New Android Malware Uses Motion Sensor Data to Avoid Detection by William Chalk


Despite Google’s recent efforts to bolster and tighten the curation of its Play Store apps, shady software has once again managed to bypass anti-malware protections in order to infect unsuspecting Android users.

According to a report by Trend Micro, this new strain of malware is using an innovative new trick to avoid detection. By monitoring the motion-sensor input of an infected device, the malware stays inactive and effectively hides itself from monitors until it detects movement from its target.

The thinking behind this strategy is that sensors in real end-user devices will record motion as people use them. By contrast, methods used by analysts – and possibly Google employees screening apps submitted to the Play Store – are less likely to use sensors.

In the curation and testing process, researchers typically use emulators to detect any malicious software embedded in an application. These sandboxed emulators aren’t coded to simulate motion by default.

The authors of this new strain have taken full advantage of this loophole, creating code that stays dormant if both the device and user are still. Once traditional testing has been evaded and the apps are downloaded onto devices with a motion sensor input, it reactivates.

As soon as it detects motion sensor data, the app runs the malicious code and tries to trick unwitting victims into downloading and installing the payload with a fake system update fronted as a “stable version of Android”.Based on code similarity and a shared command and control server that’s known to have targeted Android in recent years, the Trend Micro research team have linked this payload with the Anubis banking Trojan, which can steal sensitive information from users.

Anubis uses a built-in keylogger to steal users’ vulnerable account credentials. It can also obtain this information by taking screenshots of the infected device’s activity.

Trend Micro’s data shows that the latest version of this software has been distributed to 93 different countries and targets the users of 377 different financial apps. The report provides the following screenshot showing just some of the financial apps Anubis targets:

If Anubis successfully runs, attackers gain access to contact lists as well as location data. They can also record audio, send SMS messages, make calls, and alter external storage. Anubis can use these permissions to send spam messages and calls or even function as ransomware.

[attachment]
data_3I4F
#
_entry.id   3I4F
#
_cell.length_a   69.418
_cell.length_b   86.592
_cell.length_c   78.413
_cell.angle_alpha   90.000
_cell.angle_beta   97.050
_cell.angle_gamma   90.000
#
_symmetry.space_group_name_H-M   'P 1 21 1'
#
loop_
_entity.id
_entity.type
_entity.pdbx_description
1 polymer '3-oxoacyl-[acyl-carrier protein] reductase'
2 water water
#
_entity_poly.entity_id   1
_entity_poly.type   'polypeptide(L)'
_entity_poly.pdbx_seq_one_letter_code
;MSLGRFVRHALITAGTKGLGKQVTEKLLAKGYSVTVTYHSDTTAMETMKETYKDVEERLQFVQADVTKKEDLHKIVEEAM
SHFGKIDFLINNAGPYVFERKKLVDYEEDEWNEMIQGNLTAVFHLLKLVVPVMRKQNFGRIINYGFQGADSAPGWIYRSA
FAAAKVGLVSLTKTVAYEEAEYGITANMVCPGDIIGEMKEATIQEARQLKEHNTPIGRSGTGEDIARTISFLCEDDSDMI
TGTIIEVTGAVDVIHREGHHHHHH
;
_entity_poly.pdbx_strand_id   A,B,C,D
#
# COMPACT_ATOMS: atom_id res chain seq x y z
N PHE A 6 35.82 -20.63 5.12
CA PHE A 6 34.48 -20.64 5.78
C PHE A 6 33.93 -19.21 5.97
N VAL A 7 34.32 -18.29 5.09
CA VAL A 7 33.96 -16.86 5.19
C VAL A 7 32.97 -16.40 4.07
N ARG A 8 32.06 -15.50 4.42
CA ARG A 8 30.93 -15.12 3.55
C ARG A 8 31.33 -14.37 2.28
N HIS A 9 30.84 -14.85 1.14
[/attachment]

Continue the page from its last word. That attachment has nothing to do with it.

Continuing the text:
The apps in question, which feigned legitimacy by posting a large number of fake five-star reviews, masqueraded as a currency exchange app called Currency Converter and a battery saver app called BatterySaverMobi. Both the apps have since been removed from the Google Play Store.

Motion detection wasn’t the only clever feature of these malicious apps. In one example, once Anubis had been installed through the fake system update, the dropper used requests and responses over legitimate services like Twitter and Telegram to locate the required command and control (C&C) server.

App developers hid the malicious server by encoding it in the web page requests of these services, requesting Telegram and Twitter only after the running device is fully trusted.Once registered with the C&C server, it checks for commands with an HTTP POST request. If the server responds to the app with an APK command and attaches the download URL, then the payload will be dropped in the background.

At approximately 5,000 total downloads at the time of removal, the apps were identified before further damages could be wreaked. That being said, this latest breach demonstrates the evolution of malicious app codes and calls into question the trust we place in Google’s curation of its store. As malicious software improves, so must our ability to identify and apprehend illegitimate applications.

Although it is an inevitable concern, the most effective way of protecting against this kind of malware is vigilance when downloading any application – even from legitimate sources like the Google Play Store. More importantly, end-users must be discriminatory in which apps they give administrative rights to, as it is a powerful permission that can lead to full control of your device.

Clearly, the quality of malicious Android applications is improving. That being said, the functional benefit of both of these now-removed apps was minimal. Generally speaking, it’s wise to stick to a small number of applications from well-recognized developers.

William Chalk is a cybersecurity researcher at Top10VPN.

February 21, 2019
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